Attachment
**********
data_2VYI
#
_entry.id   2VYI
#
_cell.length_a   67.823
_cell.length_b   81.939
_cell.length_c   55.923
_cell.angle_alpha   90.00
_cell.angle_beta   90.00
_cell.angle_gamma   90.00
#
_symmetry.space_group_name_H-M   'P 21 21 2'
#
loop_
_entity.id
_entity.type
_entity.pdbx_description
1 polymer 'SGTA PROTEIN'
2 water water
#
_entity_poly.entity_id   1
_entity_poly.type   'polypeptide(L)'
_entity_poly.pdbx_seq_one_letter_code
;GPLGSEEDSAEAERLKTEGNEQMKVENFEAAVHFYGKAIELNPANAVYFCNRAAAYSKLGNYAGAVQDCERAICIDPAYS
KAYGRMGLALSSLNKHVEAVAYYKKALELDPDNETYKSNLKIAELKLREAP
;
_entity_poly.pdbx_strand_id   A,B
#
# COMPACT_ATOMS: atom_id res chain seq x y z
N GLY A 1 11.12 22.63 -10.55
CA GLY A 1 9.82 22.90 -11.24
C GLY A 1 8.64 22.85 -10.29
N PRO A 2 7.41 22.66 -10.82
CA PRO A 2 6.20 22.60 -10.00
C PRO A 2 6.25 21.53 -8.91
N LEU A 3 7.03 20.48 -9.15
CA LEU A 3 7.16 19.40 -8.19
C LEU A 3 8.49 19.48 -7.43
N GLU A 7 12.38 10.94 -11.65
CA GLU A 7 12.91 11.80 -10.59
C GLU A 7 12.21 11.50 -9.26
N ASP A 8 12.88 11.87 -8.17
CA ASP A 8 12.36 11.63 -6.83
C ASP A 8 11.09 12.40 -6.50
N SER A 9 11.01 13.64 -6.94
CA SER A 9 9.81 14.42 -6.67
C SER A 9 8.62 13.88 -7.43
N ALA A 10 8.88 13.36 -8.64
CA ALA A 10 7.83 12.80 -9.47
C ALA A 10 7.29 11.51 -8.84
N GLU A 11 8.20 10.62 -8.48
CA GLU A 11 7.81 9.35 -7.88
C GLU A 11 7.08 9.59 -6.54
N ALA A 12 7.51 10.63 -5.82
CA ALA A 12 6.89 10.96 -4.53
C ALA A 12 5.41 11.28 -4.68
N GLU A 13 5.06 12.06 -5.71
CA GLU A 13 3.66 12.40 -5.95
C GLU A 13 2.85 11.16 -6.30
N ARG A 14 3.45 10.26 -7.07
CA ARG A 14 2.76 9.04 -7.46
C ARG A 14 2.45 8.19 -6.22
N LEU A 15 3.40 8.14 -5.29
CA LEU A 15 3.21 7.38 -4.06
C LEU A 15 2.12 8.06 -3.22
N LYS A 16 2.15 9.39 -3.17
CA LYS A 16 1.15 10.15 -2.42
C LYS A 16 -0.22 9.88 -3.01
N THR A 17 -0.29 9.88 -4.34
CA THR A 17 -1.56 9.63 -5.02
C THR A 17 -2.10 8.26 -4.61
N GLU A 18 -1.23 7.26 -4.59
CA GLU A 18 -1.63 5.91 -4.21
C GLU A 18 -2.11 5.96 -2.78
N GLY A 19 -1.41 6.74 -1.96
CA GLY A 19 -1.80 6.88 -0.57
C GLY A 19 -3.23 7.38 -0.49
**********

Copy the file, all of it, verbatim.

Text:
data_2VYI
#
_entry.id   2VYI
#
_cell.length_a   67.823
_cell.length_b   81.939
_cell.length_c   55.923
_cell.angle_alpha   90.00
_cell.angle_beta   90.00
_cell.angle_gamma   90.00
#
_symmetry.space_group_name_H-M   'P 21 21 2'
#
loop_
_entity.id
_entity.type
_entity.pdbx_description
1 polymer 'SGTA PROTEIN'
2 water water
#
_entity_poly.entity_id   1
_entity_poly.type   'polypeptide(L)'
_entity_poly.pdbx_seq_one_letter_code
;GPLGSEEDSAEAERLKTEGNEQMKVENFEAAVHFYGKAIELNPANAVYFCNRAAAYSKLGNYAGAVQDCERAICIDPAYS
KAYGRMGLALSSLNKHVEAVAYYKKALELDPDNETYKSNLKIAELKLREAP
;
_entity_poly.pdbx_strand_id   A,B
#
# COMPACT_ATOMS: atom_id res chain seq x y z
N GLY A 1 11.12 22.63 -10.55
CA GLY A 1 9.82 22.90 -11.24
C GLY A 1 8.64 22.85 -10.29
N PRO A 2 7.41 22.66 -10.82
CA PRO A 2 6.20 22.60 -10.00
C PRO A 2 6.25 21.53 -8.91
N LEU A 3 7.03 20.48 -9.15
CA LEU A 3 7.16 19.40 -8.19
C LEU A 3 8.49 19.48 -7.43
N GLU A 7 12.38 10.94 -11.65
CA GLU A 7 12.91 11.80 -10.59
C GLU A 7 12.21 11.50 -9.26
N ASP A 8 12.88 11.87 -8.17
CA ASP A 8 12.36 11.63 -6.83
C ASP A 8 11.09 12.40 -6.50
N SER A 9 11.01 13.64 -6.94
CA SER A 9 9.81 14.42 -6.67
C SER A 9 8.62 13.88 -7.43
N ALA A 10 8.88 13.36 -8.64
CA ALA A 10 7.83 12.80 -9.47
C ALA A 10 7.29 11.51 -8.84
N GLU A 11 8.20 10.62 -8.48
CA GLU A 11 7.81 9.35 -7.88
C GLU A 11 7.08 9.59 -6.54
N ALA A 12 7.51 10.63 -5.82
CA ALA A 12 6.89 10.96 -4.53
C ALA A 12 5.41 11.28 -4.68
N GLU A 13 5.06 12.06 -5.71
CA GLU A 13 3.66 12.40 -5.95
C GLU A 13 2.85 11.16 -6.30
N ARG A 14 3.45 10.26 -7.07
CA ARG A 14 2.76 9.04 -7.46
C ARG A 14 2.45 8.19 -6.22
N LEU A 15 3.40 8.14 -5.29
CA LEU A 15 3.21 7.38 -4.06
C LEU A 15 2.12 8.06 -3.22
N LYS A 16 2.15 9.39 -3.17
CA LYS A 16 1.15 10.15 -2.42
C LYS A 16 -0.22 9.88 -3.01
N THR A 17 -0.29 9.88 -4.34
CA THR A 17 -1.56 9.63 -5.02
C THR A 17 -2.10 8.26 -4.61
N GLU A 18 -1.23 7.26 -4.59
CA GLU A 18 -1.63 5.91 -4.21
C GLU A 18 -2.11 5.96 -2.78
N GLY A 19 -1.41 6.74 -1.96
CA GLY A 19 -1.80 6.88 -0.57
C GLY A 19 -3.23 7.38 -0.49